January 21, 2005 | By: Aimee Heald-Nielson
LEXINGTON, Ky.

 For nearly 75 years, the Kentucky Extension Homemakers Association has offered programs and activities to enrich the lives of Kentucky’s women and families. Now many records of those activities will be preserved for future generations.

A committee of KEHA has worked hard the past few months to compile documents that tell the story of Extension Homemakers in Kentucky. Recently they brought the records to the University of Kentucky to be preserved and stored in the official University Archives and Records program.

“Extension Homemakers and the Women’s Club of Kentucky do the best job of preparing their materials and their collections to send to the University Archive and Records Program,” said Nancy DeMarcus, acting UARP manager. “These things we preserve are the history of the university. They tell the story of UK and all of its assets - not just academic, but also student culture, campus organizations, presidential and faculty papers, just all kinds of records. We want to capture all of it and we are thankful for their hard work.”

The records will be stored in a temperature and humidity controlled environment on UK’s Lexington campus. Visitors can view the materials in the library and records occasionally may be loaned out for special conferences and events.

KEHA President Rene Siria believes preserving the organization's history is important.

“As a student of history, I realize how important it is to have the history of any organization or business,” she said. “This gives everyone in the future an idea of what we did in the past and I really appreciate what the committee did. I look forward to finding some even older information about the very beginning of our organization.”

Evelyn Ballard, a Clark County Homemaker for about 40 years, was part of the committee charged with compiling historical records for KEHA.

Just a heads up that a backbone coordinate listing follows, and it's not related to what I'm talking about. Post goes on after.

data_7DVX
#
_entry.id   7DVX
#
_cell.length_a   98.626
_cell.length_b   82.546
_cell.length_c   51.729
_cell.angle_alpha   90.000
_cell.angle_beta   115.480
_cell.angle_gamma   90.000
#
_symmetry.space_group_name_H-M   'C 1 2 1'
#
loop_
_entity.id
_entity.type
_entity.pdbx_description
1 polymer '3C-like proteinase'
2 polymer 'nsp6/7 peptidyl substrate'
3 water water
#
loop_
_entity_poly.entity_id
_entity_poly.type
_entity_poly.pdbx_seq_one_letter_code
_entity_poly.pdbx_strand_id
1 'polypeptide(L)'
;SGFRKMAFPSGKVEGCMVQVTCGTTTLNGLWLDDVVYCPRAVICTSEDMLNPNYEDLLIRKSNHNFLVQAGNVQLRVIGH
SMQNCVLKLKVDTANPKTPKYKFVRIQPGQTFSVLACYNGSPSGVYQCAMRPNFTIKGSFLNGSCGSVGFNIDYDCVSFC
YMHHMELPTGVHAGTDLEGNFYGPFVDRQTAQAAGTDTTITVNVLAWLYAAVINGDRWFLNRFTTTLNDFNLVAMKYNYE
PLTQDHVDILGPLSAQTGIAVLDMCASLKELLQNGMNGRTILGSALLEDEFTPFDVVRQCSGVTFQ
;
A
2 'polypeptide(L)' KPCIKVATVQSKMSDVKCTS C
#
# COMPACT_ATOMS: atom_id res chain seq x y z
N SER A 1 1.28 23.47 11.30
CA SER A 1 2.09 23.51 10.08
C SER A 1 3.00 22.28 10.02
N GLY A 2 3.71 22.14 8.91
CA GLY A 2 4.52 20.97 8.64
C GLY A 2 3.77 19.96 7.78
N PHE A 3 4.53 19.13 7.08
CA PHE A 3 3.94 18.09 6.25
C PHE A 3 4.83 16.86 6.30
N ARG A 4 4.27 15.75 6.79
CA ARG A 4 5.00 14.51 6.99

"We collected meeting minutes, pictures and different things we have been involved in through the years – a lot of memories and information,” she said. “When we think now of something we’d like to go back and check on that happened in the years before, we didn’t really know where to find it before. Now we know we can go to the archives. I’m glad we were encouraged to do this.”

Bonnie Tanner, retired UK Assistant Director forFamily and Consumer Sciences, said many other things hopefully will be added to the collection in the future.

“Some of the counties have scrapbooks and they (the archives committee) are going to try to convince them to trust and to transfer them here (UARP) so they will be preserved for everyone,” she said. “Pendleton County had a flood and they lost everything, so we need to preserve these old scrapbooks and things that are just so vital to the history of Kentucky.”

The UARP maintains archival holdings which preserve the history of UK and provides a reference center for historical research and the dissemination of information about UK's history. It is located on the second floor of the Margaret I. King Library. For more information contact DeMarcus at (859) 257-8372 or send an e-mail to uarp@lsv.uky.edu.

Contact: 

Editor: Aimee Nielson 859-257-4736, ext. 267

Contact: Darlene Tipton 859-257-3887